But that’s just part of the story. I also believe that it is reasonable to speculate that for a long time an outside intelligence operating behind the scenes influences us and tends to conform to our beliefs and expectations. It can be very difficult not to confuse “appearance and reality.” Just look at religion and politics and how it can mess with our minds.
It’s a tangled web. Ufology is a field in chaos. Keel described it half a century ago as an infant belief-ridden pseudoscience. Even today, by and large, the mainstream has made little genuine progress.
Photo of Dr. Claude Swanson
Noted scientist Dr. Swanson has sadly left us. Below is a notice from his family of his recent passing. He was working with CCRI (Consciousness Contact and Research Institute) recently. I had the pleasure of briefly meeting a few years back at the UFO Watchtower conference in Hooper, Colorado. Dear all,
We are deeply saddened to share the news that Dr. Claude Swanson passed away peacefully in his sleep on June 28th, 2022. Dr. Swanson's family is now working to preserve his research and access to his published works, and we appreciate your patience in this endeavor. We are beginning to plan a memorial service to be held in Northern Virginia in the coming months and hope to hold a virtual service alongside the in-person event. If you would like to receive more information on the memorial service or the family's efforts to preserve his legacy, please sign up for updates here. We have created a memorial website at www.claude-swanson-memorial.com and would welcome any stories, photos, or fond memories that you may wish to share. His obituary follows: Dr. Claude Swanson - Obituary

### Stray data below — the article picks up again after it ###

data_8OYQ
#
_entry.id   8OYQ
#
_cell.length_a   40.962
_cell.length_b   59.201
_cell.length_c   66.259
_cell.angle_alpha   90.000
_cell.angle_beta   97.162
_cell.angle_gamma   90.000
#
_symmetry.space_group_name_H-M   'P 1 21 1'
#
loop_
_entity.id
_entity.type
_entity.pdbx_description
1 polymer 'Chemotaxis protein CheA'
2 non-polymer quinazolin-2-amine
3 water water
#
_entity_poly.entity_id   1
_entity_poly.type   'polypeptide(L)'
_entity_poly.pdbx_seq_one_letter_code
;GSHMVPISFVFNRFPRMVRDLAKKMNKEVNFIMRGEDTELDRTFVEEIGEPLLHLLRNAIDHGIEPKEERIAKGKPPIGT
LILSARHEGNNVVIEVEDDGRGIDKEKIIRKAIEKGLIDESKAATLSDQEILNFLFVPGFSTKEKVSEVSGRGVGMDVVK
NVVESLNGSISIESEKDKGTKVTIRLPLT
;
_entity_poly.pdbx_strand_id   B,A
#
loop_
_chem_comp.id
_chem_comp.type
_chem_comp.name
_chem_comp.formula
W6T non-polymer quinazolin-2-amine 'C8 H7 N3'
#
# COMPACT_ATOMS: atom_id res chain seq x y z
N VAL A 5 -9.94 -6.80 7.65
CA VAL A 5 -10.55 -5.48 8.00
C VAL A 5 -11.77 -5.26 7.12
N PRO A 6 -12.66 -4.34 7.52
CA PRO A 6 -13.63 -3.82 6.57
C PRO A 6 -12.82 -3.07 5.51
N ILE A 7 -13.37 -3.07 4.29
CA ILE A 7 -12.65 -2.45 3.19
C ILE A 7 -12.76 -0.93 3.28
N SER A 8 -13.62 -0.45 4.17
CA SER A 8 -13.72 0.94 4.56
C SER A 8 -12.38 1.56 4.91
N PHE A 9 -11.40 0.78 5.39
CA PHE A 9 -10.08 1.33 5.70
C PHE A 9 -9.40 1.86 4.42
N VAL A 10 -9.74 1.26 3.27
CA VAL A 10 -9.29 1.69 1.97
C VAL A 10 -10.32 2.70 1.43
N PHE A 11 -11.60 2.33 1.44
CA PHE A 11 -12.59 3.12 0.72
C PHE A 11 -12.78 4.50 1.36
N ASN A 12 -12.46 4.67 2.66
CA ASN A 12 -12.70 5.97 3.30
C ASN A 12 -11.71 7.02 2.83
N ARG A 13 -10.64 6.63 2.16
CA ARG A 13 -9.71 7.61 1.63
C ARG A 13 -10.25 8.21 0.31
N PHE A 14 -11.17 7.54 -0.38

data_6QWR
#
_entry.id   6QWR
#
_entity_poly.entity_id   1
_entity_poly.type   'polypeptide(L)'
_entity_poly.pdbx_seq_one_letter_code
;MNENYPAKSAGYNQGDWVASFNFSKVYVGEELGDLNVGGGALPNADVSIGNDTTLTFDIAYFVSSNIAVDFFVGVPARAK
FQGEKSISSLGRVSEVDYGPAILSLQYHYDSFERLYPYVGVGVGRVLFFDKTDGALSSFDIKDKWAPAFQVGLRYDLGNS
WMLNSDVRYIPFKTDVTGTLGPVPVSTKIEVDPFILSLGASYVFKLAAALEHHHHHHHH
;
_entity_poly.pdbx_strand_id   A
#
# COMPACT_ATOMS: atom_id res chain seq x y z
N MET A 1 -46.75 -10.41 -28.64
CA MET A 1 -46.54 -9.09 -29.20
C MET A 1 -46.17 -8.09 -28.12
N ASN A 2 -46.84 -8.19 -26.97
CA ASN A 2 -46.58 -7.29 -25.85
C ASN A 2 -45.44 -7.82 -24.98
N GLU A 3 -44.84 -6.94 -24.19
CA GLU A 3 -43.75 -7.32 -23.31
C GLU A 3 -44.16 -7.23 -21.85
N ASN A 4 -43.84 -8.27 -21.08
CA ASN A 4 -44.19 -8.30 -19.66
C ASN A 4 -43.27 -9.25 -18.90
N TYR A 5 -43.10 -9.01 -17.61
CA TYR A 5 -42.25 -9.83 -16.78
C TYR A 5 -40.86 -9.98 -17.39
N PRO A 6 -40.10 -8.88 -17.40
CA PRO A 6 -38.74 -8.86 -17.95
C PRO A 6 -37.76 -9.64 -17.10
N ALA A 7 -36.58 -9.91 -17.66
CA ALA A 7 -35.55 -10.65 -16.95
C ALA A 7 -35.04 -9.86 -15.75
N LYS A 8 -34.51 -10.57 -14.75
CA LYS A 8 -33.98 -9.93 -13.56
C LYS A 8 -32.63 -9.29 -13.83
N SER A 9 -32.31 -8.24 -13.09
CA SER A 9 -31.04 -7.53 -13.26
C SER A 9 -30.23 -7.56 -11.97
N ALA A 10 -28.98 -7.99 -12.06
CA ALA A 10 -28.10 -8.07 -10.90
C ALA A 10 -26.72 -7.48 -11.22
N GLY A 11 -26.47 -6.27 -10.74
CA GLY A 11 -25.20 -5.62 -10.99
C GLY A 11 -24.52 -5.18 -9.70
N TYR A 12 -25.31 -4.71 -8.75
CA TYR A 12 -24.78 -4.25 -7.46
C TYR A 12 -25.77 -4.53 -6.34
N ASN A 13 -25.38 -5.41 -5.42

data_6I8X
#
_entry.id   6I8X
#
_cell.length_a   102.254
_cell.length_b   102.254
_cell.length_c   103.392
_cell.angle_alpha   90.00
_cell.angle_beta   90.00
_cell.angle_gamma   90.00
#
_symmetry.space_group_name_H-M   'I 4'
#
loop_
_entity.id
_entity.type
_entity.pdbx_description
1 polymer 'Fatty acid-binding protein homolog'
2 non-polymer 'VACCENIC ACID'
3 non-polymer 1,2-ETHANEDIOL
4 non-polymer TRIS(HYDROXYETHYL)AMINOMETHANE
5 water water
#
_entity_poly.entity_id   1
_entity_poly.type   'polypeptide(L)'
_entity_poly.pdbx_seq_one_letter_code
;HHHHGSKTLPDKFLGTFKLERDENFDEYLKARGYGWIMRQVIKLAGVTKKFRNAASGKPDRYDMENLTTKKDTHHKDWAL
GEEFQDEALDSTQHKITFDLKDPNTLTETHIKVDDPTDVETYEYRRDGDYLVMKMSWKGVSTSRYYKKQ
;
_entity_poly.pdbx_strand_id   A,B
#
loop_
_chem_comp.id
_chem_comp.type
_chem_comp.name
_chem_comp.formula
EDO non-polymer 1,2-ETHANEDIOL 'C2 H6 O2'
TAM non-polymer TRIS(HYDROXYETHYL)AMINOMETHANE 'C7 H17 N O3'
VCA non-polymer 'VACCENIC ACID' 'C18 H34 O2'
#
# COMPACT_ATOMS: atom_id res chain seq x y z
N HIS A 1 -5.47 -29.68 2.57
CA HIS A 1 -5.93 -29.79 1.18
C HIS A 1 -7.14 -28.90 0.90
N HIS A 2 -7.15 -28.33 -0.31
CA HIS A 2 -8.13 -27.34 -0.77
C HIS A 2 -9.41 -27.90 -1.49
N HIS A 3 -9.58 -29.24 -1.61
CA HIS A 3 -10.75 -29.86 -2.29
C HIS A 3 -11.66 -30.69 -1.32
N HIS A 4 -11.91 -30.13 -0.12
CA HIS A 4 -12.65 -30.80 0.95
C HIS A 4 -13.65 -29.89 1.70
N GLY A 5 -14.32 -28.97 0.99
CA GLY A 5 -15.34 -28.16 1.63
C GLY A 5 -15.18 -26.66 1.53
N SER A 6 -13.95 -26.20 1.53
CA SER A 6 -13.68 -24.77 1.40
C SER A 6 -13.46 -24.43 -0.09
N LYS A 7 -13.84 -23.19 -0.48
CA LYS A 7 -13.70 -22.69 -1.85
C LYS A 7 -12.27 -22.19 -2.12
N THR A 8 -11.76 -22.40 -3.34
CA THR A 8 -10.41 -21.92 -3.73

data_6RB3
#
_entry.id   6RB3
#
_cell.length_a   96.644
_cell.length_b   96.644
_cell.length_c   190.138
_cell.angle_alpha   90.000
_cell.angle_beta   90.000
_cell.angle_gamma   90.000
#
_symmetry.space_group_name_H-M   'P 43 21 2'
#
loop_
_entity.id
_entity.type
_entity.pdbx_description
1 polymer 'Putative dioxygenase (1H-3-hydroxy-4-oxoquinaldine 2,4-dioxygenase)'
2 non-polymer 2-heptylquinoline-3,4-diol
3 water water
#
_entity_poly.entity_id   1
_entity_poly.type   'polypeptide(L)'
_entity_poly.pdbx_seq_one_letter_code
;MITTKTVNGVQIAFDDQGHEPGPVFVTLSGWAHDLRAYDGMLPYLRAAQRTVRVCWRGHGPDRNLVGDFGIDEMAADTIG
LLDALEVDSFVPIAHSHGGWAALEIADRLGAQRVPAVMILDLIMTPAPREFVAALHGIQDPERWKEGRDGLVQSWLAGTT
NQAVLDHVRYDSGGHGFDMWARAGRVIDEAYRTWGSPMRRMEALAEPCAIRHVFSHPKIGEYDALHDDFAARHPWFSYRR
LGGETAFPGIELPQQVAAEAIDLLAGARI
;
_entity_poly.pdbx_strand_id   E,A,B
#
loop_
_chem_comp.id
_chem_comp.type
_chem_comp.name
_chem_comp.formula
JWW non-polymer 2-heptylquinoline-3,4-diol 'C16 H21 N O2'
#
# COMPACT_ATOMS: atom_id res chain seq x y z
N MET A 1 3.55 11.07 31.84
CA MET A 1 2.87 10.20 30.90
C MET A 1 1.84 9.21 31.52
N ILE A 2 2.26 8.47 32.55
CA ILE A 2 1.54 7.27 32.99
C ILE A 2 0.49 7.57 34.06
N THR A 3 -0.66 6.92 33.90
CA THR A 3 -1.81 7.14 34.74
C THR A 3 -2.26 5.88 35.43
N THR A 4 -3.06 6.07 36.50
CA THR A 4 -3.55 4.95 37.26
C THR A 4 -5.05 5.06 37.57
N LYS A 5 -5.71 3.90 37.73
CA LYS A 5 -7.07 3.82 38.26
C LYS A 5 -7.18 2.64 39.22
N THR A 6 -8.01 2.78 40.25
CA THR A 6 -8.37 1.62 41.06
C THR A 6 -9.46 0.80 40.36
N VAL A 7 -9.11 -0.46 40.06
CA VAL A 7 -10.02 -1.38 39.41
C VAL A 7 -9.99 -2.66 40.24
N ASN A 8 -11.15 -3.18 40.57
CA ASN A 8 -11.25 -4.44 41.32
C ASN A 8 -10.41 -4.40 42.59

Dr. Claude Vince Swanson passed away peacefully on June 28th, 2022 in Tucson, Arizona at the age of 75.
Born on December 29, 1946, to Claude Sr and Dolly Swanson, Claude was driven by an intense curiosity about the world around him. He pursued a career in applied physics, earning his undergraduate degree at MIT and winning the Borden Prize for the highest freshman GPA. He earned a PhD in Physics at Princeton while receiving both the National Science Foundation and Putnam Fellowships, and continued his research as a postdoctoral fellow at Cornell University. Following a leadership position at the Aeronautical Research Associates of Princeton, he founded his own consulting company, Applied Physics Technology, inc., that carried out studies in applied physics for commercial and government agencies.